I really enjoyed your post. Unlike some of the other bloggers who just say something to cover their insecurity, this is actually meaningful. I can not work in a hospital, I cno not be a great pharmacist in a community setting (just not good at it) so I chose academia/clinical. In my classes I stress that community pharmacists probably do the most good since they have the most contact. However, I think clinical pharmacists (we are all clinical pharmacists I just work in a clinic) play a role to and there is no need to compete. I graduated a 101st in my class of 109, but I chose to do a residency that I excelled at and now I am a faculty member.
We need to distance ourselves from blowhards that insult everyone (doc, nurses, other pharmacists) (I think you know the type) and work together, or else pharmacy will die. Too many pharmacy schools opening (USF in Florida just got approved) causing an oversupply. Thank you again for an excellent well thought out post

Anonymous said...

Great post! I'm a new reader, and I really like the way you've presented both sides of the clinical vs retail settings. I work for the VA in an Am Care position, and have only worked briefly in retail. Retail pharmacists have my complete respect. The day to day grind of handling insurance issues, customer complaints, and phones ringing off the hook all the time is something I will never be able to juggle.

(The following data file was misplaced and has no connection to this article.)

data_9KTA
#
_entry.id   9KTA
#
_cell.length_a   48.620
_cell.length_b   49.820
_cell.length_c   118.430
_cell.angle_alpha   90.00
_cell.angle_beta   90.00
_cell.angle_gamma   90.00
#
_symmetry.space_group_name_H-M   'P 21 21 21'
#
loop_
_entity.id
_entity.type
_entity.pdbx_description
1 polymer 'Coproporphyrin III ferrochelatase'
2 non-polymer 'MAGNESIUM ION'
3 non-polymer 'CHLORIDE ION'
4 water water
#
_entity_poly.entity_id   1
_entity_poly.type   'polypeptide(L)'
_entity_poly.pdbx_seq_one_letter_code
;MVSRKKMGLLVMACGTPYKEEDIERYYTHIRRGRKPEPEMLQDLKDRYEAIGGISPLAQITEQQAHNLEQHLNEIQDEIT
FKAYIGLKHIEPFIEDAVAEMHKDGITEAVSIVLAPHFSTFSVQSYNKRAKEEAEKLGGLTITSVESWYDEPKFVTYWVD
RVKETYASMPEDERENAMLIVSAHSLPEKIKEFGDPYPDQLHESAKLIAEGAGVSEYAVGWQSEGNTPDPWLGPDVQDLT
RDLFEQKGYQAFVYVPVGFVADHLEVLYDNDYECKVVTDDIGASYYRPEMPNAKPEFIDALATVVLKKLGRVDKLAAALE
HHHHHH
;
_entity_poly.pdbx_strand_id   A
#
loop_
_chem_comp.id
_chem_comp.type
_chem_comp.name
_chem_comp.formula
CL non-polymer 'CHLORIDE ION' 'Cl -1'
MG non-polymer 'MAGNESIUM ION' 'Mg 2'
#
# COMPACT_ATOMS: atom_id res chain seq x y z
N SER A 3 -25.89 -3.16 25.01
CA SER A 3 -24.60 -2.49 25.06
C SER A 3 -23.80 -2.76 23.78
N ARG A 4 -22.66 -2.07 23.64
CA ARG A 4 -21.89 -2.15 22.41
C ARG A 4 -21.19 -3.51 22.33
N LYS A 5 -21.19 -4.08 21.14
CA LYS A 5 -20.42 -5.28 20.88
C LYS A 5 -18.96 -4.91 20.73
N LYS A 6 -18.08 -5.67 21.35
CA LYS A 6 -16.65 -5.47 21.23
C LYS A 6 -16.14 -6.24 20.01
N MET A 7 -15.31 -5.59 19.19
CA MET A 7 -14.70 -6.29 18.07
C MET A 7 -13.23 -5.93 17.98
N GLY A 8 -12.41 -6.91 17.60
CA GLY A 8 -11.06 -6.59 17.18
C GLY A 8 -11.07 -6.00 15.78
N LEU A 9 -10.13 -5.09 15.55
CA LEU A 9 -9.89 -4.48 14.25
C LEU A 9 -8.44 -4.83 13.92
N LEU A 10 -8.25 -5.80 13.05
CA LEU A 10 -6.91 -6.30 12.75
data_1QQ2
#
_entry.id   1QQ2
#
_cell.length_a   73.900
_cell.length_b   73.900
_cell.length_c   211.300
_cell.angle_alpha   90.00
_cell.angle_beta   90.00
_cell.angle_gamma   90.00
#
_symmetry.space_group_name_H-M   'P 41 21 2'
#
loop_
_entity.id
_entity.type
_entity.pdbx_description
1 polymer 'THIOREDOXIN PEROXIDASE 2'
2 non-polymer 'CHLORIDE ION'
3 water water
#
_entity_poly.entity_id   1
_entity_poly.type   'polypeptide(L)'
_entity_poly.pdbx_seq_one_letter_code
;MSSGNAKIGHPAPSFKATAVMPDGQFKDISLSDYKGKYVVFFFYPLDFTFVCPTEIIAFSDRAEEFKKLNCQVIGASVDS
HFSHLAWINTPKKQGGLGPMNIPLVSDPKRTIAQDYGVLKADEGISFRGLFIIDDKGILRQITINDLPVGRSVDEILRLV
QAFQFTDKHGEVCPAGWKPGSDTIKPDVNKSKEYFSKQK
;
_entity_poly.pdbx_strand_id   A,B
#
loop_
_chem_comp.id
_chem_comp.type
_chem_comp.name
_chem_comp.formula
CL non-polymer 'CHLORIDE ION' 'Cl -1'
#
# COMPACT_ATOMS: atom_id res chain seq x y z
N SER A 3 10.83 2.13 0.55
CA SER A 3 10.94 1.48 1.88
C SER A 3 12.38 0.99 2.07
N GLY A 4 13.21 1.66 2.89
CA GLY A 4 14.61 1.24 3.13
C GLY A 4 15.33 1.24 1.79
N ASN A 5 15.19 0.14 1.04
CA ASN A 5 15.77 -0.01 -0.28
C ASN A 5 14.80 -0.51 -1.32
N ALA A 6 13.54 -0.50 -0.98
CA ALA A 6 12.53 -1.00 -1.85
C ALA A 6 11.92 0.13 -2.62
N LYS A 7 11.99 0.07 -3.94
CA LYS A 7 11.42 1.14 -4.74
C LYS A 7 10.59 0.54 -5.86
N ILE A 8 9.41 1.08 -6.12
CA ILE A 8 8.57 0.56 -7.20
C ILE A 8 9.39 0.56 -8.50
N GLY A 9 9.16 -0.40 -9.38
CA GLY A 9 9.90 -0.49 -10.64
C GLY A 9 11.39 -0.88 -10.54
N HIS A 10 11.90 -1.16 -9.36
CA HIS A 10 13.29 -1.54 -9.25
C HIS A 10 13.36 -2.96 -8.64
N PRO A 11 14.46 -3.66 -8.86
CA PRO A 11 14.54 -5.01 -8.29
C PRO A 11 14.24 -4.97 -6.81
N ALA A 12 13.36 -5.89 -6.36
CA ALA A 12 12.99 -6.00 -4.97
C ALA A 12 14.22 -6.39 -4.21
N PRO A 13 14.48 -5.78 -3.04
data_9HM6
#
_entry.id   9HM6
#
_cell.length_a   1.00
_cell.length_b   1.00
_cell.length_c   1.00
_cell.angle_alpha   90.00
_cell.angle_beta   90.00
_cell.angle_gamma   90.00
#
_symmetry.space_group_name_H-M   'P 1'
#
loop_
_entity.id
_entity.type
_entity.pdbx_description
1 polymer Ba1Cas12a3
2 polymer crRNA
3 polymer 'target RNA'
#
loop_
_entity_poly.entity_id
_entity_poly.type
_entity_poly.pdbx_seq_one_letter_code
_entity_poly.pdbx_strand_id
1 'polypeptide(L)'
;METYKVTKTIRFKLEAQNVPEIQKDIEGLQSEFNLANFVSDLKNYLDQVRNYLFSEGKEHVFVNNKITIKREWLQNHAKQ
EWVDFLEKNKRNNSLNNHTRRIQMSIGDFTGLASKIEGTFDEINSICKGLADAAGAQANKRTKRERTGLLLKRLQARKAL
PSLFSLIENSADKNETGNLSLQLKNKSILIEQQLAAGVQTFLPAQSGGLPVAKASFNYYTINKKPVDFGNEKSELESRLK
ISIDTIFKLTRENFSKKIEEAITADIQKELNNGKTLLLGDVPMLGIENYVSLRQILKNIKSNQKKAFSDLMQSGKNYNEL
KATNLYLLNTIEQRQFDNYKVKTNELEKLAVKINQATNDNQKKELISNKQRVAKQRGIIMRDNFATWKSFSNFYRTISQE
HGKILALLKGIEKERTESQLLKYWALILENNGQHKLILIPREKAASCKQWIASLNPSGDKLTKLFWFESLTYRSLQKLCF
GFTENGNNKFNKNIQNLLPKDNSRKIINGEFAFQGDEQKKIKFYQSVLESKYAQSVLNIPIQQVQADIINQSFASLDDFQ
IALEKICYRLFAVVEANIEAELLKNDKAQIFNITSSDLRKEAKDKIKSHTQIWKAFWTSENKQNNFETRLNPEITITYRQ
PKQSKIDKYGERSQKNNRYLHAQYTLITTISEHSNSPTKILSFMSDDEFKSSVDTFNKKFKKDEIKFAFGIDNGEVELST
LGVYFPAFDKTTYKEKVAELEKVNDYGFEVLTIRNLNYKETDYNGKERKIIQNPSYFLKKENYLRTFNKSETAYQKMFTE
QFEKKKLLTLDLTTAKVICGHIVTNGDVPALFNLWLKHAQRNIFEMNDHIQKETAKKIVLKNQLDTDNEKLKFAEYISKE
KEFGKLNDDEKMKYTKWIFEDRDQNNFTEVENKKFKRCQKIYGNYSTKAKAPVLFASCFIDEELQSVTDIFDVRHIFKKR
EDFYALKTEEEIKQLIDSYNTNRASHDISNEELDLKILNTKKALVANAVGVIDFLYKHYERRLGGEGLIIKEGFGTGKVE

The Ole' Apothecary said...

As someone who has worked 15 years in community pharmacy practice and an equal number of years in institutional pharmacy practice, I prefer the unified view: ALL pharmacists have the potential to be clinical pharmacists, and ALL pharmacists, no matter which venue they work in, face clinical problems in practice. What may separate them is experience. To those pharmacists in one type of practice, I have every confidence that you could switch to the other. In each milieu, there are colleagues who will help you get up to speed.

Anonymous said...

From the point of view of being on my rotations right now:
- I get warm fuzzies when I read things on blogs and realize I actually KNOW them (i.e. the Cipro/pna in your post on antibiotics, 40mEq of K, how to give/take a copy)
- I'm not top, I'm not bottom of my class--I'm almost dead middle.